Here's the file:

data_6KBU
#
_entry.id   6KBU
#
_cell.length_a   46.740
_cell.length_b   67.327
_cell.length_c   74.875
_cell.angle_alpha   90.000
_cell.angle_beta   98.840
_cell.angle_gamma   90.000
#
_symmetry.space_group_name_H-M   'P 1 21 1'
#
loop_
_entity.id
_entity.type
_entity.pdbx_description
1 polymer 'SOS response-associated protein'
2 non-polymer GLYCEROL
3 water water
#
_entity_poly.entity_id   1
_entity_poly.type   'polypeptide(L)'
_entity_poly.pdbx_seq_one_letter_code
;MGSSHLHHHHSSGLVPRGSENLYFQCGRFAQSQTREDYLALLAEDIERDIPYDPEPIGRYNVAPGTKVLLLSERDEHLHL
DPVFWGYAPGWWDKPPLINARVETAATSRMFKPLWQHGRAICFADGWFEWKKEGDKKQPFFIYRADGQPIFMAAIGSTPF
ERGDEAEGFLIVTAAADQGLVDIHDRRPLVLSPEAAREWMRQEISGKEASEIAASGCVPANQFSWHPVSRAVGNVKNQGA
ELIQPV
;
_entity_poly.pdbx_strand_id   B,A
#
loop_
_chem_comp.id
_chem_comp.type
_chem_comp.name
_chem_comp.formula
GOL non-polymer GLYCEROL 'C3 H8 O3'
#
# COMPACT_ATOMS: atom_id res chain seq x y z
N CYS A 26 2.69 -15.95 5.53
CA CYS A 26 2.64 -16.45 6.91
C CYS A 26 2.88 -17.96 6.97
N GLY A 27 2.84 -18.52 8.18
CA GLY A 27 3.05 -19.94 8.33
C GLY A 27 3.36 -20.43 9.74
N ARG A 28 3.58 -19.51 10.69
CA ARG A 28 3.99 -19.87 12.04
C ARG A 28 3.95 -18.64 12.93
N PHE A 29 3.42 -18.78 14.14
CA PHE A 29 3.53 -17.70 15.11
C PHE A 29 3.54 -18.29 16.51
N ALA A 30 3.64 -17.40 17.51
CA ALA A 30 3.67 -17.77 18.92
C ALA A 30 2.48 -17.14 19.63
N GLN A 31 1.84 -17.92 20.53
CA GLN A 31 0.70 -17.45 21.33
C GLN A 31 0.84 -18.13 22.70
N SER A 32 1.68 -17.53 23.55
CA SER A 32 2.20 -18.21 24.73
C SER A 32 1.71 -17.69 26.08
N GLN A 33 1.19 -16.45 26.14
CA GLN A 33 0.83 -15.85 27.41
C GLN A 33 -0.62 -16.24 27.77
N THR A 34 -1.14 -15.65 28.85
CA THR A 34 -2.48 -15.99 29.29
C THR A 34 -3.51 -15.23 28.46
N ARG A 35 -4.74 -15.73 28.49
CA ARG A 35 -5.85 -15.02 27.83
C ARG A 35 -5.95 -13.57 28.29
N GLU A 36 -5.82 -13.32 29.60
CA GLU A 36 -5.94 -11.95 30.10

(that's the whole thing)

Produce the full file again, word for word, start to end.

data_6KBU
#
_entry.id   6KBU
#
_cell.length_a   46.740
_cell.length_b   67.327
_cell.length_c   74.875
_cell.angle_alpha   90.000
_cell.angle_beta   98.840
_cell.angle_gamma   90.000
#
_symmetry.space_group_name_H-M   'P 1 21 1'
#
loop_
_entity.id
_entity.type
_entity.pdbx_description
1 polymer 'SOS response-associated protein'
2 non-polymer GLYCEROL
3 water water
#
_entity_poly.entity_id   1
_entity_poly.type   'polypeptide(L)'
_entity_poly.pdbx_seq_one_letter_code
;MGSSHLHHHHSSGLVPRGSENLYFQCGRFAQSQTREDYLALLAEDIERDIPYDPEPIGRYNVAPGTKVLLLSERDEHLHL
DPVFWGYAPGWWDKPPLINARVETAATSRMFKPLWQHGRAICFADGWFEWKKEGDKKQPFFIYRADGQPIFMAAIGSTPF
ERGDEAEGFLIVTAAADQGLVDIHDRRPLVLSPEAAREWMRQEISGKEASEIAASGCVPANQFSWHPVSRAVGNVKNQGA
ELIQPV
;
_entity_poly.pdbx_strand_id   B,A
#
loop_
_chem_comp.id
_chem_comp.type
_chem_comp.name
_chem_comp.formula
GOL non-polymer GLYCEROL 'C3 H8 O3'
#
# COMPACT_ATOMS: atom_id res chain seq x y z
N CYS A 26 2.69 -15.95 5.53
CA CYS A 26 2.64 -16.45 6.91
C CYS A 26 2.88 -17.96 6.97
N GLY A 27 2.84 -18.52 8.18
CA GLY A 27 3.05 -19.94 8.33
C GLY A 27 3.36 -20.43 9.74
N ARG A 28 3.58 -19.51 10.69
CA ARG A 28 3.99 -19.87 12.04
C ARG A 28 3.95 -18.64 12.93
N PHE A 29 3.42 -18.78 14.14
CA PHE A 29 3.53 -17.70 15.11
C PHE A 29 3.54 -18.29 16.51
N ALA A 30 3.64 -17.40 17.51
CA ALA A 30 3.67 -17.77 18.92
C ALA A 30 2.48 -17.14 19.63
N GLN A 31 1.84 -17.92 20.53
CA GLN A 31 0.70 -17.45 21.33
C GLN A 31 0.84 -18.13 22.70
N SER A 32 1.68 -17.53 23.55
CA SER A 32 2.20 -18.21 24.73
C SER A 32 1.71 -17.69 26.08
N GLN A 33 1.19 -16.45 26.14
CA GLN A 33 0.83 -15.85 27.41
C GLN A 33 -0.62 -16.24 27.77
N THR A 34 -1.14 -15.65 28.85
CA THR A 34 -2.48 -15.99 29.29
C THR A 34 -3.51 -15.23 28.46
N ARG A 35 -4.74 -15.73 28.49
CA ARG A 35 -5.85 -15.02 27.83
C ARG A 35 -5.95 -13.57 28.29
N GLU A 36 -5.82 -13.32 29.60
CA GLU A 36 -5.94 -11.95 30.10